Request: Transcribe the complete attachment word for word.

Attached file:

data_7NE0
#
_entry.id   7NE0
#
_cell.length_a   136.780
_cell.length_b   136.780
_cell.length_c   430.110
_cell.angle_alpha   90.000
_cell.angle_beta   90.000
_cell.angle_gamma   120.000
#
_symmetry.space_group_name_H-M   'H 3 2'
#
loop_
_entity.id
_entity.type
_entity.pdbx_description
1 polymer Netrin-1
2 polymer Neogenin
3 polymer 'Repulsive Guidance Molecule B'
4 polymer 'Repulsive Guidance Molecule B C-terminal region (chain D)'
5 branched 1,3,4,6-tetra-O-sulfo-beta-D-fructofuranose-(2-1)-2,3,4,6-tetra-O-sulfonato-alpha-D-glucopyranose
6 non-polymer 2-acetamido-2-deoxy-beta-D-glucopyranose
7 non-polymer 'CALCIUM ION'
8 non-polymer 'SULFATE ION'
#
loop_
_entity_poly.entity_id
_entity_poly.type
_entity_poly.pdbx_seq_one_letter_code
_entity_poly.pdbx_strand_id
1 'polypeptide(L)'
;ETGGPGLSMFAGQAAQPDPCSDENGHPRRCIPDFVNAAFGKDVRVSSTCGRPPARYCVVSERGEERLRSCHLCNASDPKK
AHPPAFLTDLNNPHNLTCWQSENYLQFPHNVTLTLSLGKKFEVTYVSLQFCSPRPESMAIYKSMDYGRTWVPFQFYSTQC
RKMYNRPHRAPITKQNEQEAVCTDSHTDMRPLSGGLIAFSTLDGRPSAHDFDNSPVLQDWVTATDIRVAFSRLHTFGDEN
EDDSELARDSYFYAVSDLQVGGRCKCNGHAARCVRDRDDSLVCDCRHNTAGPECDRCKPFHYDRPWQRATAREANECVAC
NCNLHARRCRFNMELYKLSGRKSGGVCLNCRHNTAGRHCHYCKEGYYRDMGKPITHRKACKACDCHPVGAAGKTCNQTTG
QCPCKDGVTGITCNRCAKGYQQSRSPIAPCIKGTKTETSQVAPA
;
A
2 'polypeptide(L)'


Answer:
data_7NE0
#
_entry.id   7NE0
#
_cell.length_a   136.780
_cell.length_b   136.780
_cell.length_c   430.110
_cell.angle_alpha   90.000
_cell.angle_beta   90.000
_cell.angle_gamma   120.000
#
_symmetry.space_group_name_H-M   'H 3 2'
#
loop_
_entity.id
_entity.type
_entity.pdbx_description
1 polymer Netrin-1
2 polymer Neogenin
3 polymer 'Repulsive Guidance Molecule B'
4 polymer 'Repulsive Guidance Molecule B C-terminal region (chain D)'
5 branched 1,3,4,6-tetra-O-sulfo-beta-D-fructofuranose-(2-1)-2,3,4,6-tetra-O-sulfonato-alpha-D-glucopyranose
6 non-polymer 2-acetamido-2-deoxy-beta-D-glucopyranose
7 non-polymer 'CALCIUM ION'
8 non-polymer 'SULFATE ION'
#
loop_
_entity_poly.entity_id
_entity_poly.type
_entity_poly.pdbx_seq_one_letter_code
_entity_poly.pdbx_strand_id
1 'polypeptide(L)'
;ETGGPGLSMFAGQAAQPDPCSDENGHPRRCIPDFVNAAFGKDVRVSSTCGRPPARYCVVSERGEERLRSCHLCNASDPKK
AHPPAFLTDLNNPHNLTCWQSENYLQFPHNVTLTLSLGKKFEVTYVSLQFCSPRPESMAIYKSMDYGRTWVPFQFYSTQC
RKMYNRPHRAPITKQNEQEAVCTDSHTDMRPLSGGLIAFSTLDGRPSAHDFDNSPVLQDWVTATDIRVAFSRLHTFGDEN
EDDSELARDSYFYAVSDLQVGGRCKCNGHAARCVRDRDDSLVCDCRHNTAGPECDRCKPFHYDRPWQRATAREANECVAC
NCNLHARRCRFNMELYKLSGRKSGGVCLNCRHNTAGRHCHYCKEGYYRDMGKPITHRKACKACDCHPVGAAGKTCNQTTG
QCPCKDGVTGITCNRCAKGYQQSRSPIAPCIKGTKTETSQVAPA
;
A
2 'polypeptide(L)'